If you’ve ever started a new blog, it’s likely you’ve encountered the default title “Hello, World” in the first post. This is what’s known as a placeholder. When building new websites, projects, companies, or anything else for that matter, it’s often necessary to create multiple placeholders. They allow us to focus on the core features of what we’re building, until a later date when we have the resources to give them more attention.
For some business people, that means not investing in their websites, not printing business cards or not creating an email newsletter. For me personally, it was office space. My thinking was, “what difference does it make where I run my business, so long as I’m getting stuff done.” My first office was a (mostly legal) storage room on the ground floor or an apartment building. We had no ventilation, no sunlight, lots of dust, occasional cockroaches and a (mostly legal) children’s daycare center as our upstairs neighbor. It wasn’t particularly comfortable, but it was good enough, as are most placeholders. In fact, knowing that our fledgling agency was doing great work despite our modest surroundings, was empowering. I always planned to go out one day and find a proper office, but when we first launched, we needed to find a place quickly, so I took the first thing I found. It fulfilled its purpose and allowed our team to focus on servicing our clients. Though it took a week to get used to the smell, noise and bugs, eventually I didn’t notice its shortcomings.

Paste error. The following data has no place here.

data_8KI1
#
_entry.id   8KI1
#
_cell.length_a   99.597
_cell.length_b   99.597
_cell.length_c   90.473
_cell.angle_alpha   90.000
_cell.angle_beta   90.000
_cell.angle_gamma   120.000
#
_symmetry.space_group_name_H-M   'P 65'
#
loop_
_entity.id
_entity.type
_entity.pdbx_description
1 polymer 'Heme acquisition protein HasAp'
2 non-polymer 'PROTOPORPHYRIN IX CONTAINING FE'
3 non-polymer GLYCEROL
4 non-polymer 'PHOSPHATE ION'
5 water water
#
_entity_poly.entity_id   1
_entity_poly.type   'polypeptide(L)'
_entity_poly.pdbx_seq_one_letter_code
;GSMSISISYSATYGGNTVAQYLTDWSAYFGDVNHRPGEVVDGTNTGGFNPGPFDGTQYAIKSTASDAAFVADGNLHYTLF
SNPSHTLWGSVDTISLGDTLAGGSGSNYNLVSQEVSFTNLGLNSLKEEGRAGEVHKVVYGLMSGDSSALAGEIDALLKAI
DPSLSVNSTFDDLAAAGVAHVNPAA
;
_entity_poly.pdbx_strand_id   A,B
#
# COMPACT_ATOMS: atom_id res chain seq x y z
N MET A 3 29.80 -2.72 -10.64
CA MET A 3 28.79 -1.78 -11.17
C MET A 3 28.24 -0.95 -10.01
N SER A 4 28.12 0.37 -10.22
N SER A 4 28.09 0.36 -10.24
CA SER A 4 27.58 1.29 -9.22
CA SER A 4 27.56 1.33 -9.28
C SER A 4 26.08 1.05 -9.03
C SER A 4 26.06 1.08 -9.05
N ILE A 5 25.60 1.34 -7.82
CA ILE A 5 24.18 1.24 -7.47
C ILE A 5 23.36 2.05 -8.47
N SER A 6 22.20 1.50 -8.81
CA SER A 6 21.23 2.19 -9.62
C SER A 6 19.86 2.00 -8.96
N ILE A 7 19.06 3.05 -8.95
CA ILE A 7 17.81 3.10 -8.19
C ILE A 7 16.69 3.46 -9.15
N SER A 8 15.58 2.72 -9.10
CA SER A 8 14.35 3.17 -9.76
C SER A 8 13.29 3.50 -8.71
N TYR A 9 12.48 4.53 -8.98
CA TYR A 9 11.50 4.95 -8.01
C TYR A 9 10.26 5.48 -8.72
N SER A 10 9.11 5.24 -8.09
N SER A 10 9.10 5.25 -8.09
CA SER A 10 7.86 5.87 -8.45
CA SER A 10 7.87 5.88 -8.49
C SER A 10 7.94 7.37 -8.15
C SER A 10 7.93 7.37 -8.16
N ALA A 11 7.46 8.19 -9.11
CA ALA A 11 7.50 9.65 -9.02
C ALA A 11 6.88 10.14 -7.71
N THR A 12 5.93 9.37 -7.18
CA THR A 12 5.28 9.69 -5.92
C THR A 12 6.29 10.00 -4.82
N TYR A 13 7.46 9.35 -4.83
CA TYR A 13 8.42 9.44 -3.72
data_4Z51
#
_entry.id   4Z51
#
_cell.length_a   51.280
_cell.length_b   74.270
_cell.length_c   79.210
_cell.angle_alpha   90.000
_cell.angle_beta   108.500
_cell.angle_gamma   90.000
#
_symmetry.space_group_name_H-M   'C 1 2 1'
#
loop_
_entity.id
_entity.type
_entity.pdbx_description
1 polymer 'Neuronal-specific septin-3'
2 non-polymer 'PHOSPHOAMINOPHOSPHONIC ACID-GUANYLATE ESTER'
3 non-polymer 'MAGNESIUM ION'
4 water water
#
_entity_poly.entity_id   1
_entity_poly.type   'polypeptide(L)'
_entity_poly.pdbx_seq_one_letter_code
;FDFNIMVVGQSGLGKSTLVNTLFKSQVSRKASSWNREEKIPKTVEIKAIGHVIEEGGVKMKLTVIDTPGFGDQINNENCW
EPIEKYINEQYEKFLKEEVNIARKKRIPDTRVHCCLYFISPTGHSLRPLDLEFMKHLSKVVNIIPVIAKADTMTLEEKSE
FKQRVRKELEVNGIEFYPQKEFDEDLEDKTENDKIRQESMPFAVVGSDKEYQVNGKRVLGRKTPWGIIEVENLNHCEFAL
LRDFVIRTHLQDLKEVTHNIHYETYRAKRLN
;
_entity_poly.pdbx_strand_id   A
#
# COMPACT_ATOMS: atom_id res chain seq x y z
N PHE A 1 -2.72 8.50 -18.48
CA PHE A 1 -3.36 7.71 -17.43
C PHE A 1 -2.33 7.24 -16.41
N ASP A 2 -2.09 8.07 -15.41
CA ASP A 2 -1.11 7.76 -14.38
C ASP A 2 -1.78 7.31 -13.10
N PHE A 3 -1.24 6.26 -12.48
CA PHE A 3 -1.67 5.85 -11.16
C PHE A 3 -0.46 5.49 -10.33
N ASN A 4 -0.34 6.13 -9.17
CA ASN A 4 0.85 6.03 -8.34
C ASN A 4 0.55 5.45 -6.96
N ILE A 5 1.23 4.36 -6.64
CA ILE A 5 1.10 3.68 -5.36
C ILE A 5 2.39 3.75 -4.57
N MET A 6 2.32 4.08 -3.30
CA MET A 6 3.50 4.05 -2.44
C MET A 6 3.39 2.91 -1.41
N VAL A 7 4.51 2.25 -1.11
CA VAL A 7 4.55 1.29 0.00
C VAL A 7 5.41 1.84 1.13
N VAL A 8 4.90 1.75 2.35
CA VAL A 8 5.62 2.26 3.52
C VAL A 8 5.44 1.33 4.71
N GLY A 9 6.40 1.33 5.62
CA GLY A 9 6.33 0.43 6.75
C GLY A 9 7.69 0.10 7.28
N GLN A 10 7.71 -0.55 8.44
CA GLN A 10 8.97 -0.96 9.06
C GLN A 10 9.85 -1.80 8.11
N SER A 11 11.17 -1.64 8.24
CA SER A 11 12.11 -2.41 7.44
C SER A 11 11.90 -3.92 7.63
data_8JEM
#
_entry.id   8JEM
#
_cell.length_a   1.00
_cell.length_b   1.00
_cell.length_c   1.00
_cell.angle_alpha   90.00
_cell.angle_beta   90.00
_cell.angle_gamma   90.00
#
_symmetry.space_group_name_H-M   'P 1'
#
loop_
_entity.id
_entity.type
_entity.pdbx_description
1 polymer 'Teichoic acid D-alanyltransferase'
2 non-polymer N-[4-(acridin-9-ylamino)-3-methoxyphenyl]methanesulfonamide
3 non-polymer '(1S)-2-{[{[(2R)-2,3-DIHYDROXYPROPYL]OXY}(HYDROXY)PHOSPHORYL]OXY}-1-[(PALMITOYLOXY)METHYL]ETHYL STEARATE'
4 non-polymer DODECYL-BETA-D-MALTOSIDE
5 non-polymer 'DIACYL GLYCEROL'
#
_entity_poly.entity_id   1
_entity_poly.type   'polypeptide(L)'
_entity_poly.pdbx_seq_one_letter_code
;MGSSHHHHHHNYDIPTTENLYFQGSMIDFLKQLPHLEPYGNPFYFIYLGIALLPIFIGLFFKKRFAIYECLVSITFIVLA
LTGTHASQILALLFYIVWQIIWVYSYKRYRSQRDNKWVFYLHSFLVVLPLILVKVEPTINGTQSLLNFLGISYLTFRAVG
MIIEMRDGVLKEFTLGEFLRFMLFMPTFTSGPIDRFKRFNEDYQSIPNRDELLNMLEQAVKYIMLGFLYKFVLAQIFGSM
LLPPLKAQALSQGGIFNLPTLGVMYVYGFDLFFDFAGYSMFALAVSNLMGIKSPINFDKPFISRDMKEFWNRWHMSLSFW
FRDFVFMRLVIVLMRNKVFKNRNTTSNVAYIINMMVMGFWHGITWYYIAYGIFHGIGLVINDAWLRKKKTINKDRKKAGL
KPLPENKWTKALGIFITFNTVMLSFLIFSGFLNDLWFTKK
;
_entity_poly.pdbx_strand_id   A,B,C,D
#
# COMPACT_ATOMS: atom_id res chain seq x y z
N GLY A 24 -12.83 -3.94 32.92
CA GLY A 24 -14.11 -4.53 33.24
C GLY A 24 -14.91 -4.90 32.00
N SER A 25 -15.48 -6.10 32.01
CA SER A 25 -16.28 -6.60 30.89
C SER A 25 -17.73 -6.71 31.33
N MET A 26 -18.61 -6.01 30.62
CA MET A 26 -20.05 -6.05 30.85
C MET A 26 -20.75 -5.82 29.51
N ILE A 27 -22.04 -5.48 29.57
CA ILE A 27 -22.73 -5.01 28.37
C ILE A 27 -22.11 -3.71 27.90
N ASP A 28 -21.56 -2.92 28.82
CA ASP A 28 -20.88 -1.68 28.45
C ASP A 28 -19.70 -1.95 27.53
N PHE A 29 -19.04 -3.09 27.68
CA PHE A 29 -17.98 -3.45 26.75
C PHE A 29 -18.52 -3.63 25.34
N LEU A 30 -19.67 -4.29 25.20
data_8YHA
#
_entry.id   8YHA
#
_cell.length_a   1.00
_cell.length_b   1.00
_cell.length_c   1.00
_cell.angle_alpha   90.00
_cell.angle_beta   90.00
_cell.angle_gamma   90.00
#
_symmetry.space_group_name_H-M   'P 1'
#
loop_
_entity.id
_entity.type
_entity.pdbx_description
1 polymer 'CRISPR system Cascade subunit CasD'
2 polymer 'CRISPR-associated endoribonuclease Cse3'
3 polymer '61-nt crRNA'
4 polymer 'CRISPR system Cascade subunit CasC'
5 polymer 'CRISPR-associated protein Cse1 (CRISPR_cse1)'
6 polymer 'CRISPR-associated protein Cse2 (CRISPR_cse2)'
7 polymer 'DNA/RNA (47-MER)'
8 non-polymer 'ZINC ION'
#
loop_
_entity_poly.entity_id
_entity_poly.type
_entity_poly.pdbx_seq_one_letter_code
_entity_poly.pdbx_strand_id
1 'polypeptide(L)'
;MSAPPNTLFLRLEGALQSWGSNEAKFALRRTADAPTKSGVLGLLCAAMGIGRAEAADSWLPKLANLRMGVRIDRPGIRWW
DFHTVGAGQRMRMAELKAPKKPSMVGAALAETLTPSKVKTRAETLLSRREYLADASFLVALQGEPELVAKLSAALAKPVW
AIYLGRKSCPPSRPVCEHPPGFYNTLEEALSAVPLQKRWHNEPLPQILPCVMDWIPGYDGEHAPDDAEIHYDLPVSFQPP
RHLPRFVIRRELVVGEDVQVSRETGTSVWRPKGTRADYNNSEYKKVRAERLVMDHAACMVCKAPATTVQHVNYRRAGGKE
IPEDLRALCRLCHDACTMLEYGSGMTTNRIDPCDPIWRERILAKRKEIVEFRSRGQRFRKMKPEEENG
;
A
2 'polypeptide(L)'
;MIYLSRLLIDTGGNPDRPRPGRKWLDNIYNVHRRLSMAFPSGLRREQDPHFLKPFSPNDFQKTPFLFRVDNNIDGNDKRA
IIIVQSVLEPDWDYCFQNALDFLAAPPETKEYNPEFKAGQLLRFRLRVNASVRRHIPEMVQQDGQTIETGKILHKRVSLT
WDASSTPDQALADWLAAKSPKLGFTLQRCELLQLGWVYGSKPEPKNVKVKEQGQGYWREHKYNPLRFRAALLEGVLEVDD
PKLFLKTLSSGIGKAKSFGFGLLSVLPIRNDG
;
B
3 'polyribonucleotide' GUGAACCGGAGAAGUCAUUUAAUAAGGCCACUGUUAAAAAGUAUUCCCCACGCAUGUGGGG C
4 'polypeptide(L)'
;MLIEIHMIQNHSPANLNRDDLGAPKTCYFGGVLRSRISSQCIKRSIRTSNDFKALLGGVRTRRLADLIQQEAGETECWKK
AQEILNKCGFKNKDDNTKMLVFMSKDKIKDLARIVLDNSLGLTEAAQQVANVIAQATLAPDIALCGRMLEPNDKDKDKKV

Then one day, I needed a venue to meet a potential client. I was hoping to meet at the client’s office, but the VP lived nearby and wanted to stop in on his way to work. So before he got there, I swept the floor, sprayed potpourri, and hoped for the best. The client came in and tried to hide his shock. He couldn’t make sense of how someone could sound so professional over the phone but work out of what was later termed “the Dungeon.” After the meeting was over, he gave me a 15 minute lecture, “as a friend,” about the importance of making a good impression and how external appearances can impact perspective and attitude. These weren’t novel concepts, but ones I had overlooked while focusing on the more important aspects of running the business. Two weeks later we signed this new client, at a significantly lower fee than we initially discussed. I’m convinced that the reason they decided to lower their starting budget was because seeing the office caused them to doubt our abilities, and therefore decide to start off slowly rather than go “all in” with their full budget. A month later we moved to a proper office space, and the difference was astonishing.
Every client we work with has placeholders. Some deliberate, some not. They serve an important function for companies of all sizes. The important thing is to occasionally take stock of them, and consider which ones need to go.
Look around. Should conferences still be your primary marketing channel? Are you still sending all your paid traffic to the same landing page? Does it still make sense to direct in-bound calls to voicemail when business hours are over?
What placeholders do you need to replace?